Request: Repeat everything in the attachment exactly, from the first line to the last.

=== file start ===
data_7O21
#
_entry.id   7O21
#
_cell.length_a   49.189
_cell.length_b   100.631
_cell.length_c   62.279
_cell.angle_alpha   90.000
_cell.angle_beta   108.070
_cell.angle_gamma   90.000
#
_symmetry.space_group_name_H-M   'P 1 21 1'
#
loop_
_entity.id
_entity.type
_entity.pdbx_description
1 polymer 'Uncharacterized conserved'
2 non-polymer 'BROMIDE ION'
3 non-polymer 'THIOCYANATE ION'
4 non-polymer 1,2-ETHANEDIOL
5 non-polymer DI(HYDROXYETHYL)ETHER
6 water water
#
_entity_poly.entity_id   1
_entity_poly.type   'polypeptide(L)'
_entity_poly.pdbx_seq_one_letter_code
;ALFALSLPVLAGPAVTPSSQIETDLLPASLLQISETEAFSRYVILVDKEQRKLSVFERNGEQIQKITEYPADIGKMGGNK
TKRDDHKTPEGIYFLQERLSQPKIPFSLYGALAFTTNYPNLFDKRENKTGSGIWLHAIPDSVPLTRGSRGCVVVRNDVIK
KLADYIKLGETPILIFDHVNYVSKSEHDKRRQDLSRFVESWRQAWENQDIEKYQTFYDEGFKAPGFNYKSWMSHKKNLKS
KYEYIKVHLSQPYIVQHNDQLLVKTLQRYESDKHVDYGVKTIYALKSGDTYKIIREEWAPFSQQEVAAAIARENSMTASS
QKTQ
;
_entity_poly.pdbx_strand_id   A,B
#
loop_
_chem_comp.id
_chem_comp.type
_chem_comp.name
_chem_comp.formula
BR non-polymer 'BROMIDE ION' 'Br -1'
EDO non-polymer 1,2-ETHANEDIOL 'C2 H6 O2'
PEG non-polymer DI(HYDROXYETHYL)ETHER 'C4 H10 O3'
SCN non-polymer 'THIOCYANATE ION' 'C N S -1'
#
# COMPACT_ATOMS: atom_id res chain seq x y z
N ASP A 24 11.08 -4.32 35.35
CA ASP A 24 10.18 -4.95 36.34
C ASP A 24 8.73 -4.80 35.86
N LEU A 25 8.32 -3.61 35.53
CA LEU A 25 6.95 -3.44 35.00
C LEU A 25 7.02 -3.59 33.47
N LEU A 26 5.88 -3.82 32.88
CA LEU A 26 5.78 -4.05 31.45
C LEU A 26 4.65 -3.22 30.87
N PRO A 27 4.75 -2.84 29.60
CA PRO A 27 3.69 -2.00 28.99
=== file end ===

data_7O21
#
_entry.id   7O21
#
_cell.length_a   49.189
_cell.length_b   100.631
_cell.length_c   62.279
_cell.angle_alpha   90.000
_cell.angle_beta   108.070
_cell.angle_gamma   90.000
#
_symmetry.space_group_name_H-M   'P 1 21 1'
#
loop_
_entity.id
_entity.type
_entity.pdbx_description
1 polymer 'Uncharacterized conserved'
2 non-polymer 'BROMIDE ION'
3 non-polymer 'THIOCYANATE ION'
4 non-polymer 1,2-ETHANEDIOL
5 non-polymer DI(HYDROXYETHYL)ETHER
6 water water
#
_entity_poly.entity_id   1
_entity_poly.type   'polypeptide(L)'
_entity_poly.pdbx_seq_one_letter_code
;ALFALSLPVLAGPAVTPSSQIETDLLPASLLQISETEAFSRYVILVDKEQRKLSVFERNGEQIQKITEYPADIGKMGGNK
TKRDDHKTPEGIYFLQERLSQPKIPFSLYGALAFTTNYPNLFDKRENKTGSGIWLHAIPDSVPLTRGSRGCVVVRNDVIK
KLADYIKLGETPILIFDHVNYVSKSEHDKRRQDLSRFVESWRQAWENQDIEKYQTFYDEGFKAPGFNYKSWMSHKKNLKS
KYEYIKVHLSQPYIVQHNDQLLVKTLQRYESDKHVDYGVKTIYALKSGDTYKIIREEWAPFSQQEVAAAIARENSMTASS
QKTQ
;
_entity_poly.pdbx_strand_id   A,B
#
loop_
_chem_comp.id
_chem_comp.type
_chem_comp.name
_chem_comp.formula
BR non-polymer 'BROMIDE ION' 'Br -1'
EDO non-polymer 1,2-ETHANEDIOL 'C2 H6 O2'
PEG non-polymer DI(HYDROXYETHYL)ETHER 'C4 H10 O3'
SCN non-polymer 'THIOCYANATE ION' 'C N S -1'
#
# COMPACT_ATOMS: atom_id res chain seq x y z
N ASP A 24 11.08 -4.32 35.35
CA ASP A 24 10.18 -4.95 36.34
C ASP A 24 8.73 -4.80 35.86
N LEU A 25 8.32 -3.61 35.53
CA LEU A 25 6.95 -3.44 35.00
C LEU A 25 7.02 -3.59 33.47
N LEU A 26 5.88 -3.82 32.88
CA LEU A 26 5.78 -4.05 31.45
C LEU A 26 4.65 -3.22 30.87
N PRO A 27 4.75 -2.84 29.60
CA PRO A 27 3.69 -2.00 28.99